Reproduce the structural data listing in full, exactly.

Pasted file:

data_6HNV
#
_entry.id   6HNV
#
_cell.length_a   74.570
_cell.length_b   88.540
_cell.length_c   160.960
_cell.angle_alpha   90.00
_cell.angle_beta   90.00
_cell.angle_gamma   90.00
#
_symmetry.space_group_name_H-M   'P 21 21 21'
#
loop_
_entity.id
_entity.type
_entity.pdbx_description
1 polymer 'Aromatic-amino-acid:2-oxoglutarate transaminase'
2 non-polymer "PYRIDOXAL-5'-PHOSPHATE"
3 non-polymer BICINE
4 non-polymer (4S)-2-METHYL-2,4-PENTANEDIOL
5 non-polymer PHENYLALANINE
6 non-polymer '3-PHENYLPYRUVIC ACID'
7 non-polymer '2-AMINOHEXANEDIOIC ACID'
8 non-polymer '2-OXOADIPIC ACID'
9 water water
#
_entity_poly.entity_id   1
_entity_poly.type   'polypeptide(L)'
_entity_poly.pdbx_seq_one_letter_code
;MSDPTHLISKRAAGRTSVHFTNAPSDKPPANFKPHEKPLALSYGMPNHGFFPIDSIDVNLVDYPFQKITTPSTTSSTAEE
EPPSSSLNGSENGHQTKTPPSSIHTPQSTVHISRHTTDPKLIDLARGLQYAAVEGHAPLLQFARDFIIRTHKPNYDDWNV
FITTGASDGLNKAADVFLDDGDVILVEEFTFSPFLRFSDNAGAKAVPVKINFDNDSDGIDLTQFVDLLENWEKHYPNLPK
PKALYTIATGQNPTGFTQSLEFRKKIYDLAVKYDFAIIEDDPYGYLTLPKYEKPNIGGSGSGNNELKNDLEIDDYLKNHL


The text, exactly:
data_6HNV
#
_entry.id   6HNV
#
_cell.length_a   74.570
_cell.length_b   88.540
_cell.length_c   160.960
_cell.angle_alpha   90.00
_cell.angle_beta   90.00
_cell.angle_gamma   90.00
#
_symmetry.space_group_name_H-M   'P 21 21 21'
#
loop_
_entity.id
_entity.type
_entity.pdbx_description
1 polymer 'Aromatic-amino-acid:2-oxoglutarate transaminase'
2 non-polymer "PYRIDOXAL-5'-PHOSPHATE"
3 non-polymer BICINE
4 non-polymer (4S)-2-METHYL-2,4-PENTANEDIOL
5 non-polymer PHENYLALANINE
6 non-polymer '3-PHENYLPYRUVIC ACID'
7 non-polymer '2-AMINOHEXANEDIOIC ACID'
8 non-polymer '2-OXOADIPIC ACID'
9 water water
#
_entity_poly.entity_id   1
_entity_poly.type   'polypeptide(L)'
_entity_poly.pdbx_seq_one_letter_code
;MSDPTHLISKRAAGRTSVHFTNAPSDKPPANFKPHEKPLALSYGMPNHGFFPIDSIDVNLVDYPFQKITTPSTTSSTAEE
EPPSSSLNGSENGHQTKTPPSSIHTPQSTVHISRHTTDPKLIDLARGLQYAAVEGHAPLLQFARDFIIRTHKPNYDDWNV
FITTGASDGLNKAADVFLDDGDVILVEEFTFSPFLRFSDNAGAKAVPVKINFDNDSDGIDLTQFVDLLENWEKHYPNLPK
PKALYTIATGQNPTGFTQSLEFRKKIYDLAVKYDFAIIEDDPYGYLTLPKYEKPNIGGSGSGNNELKNDLEIDDYLKNHL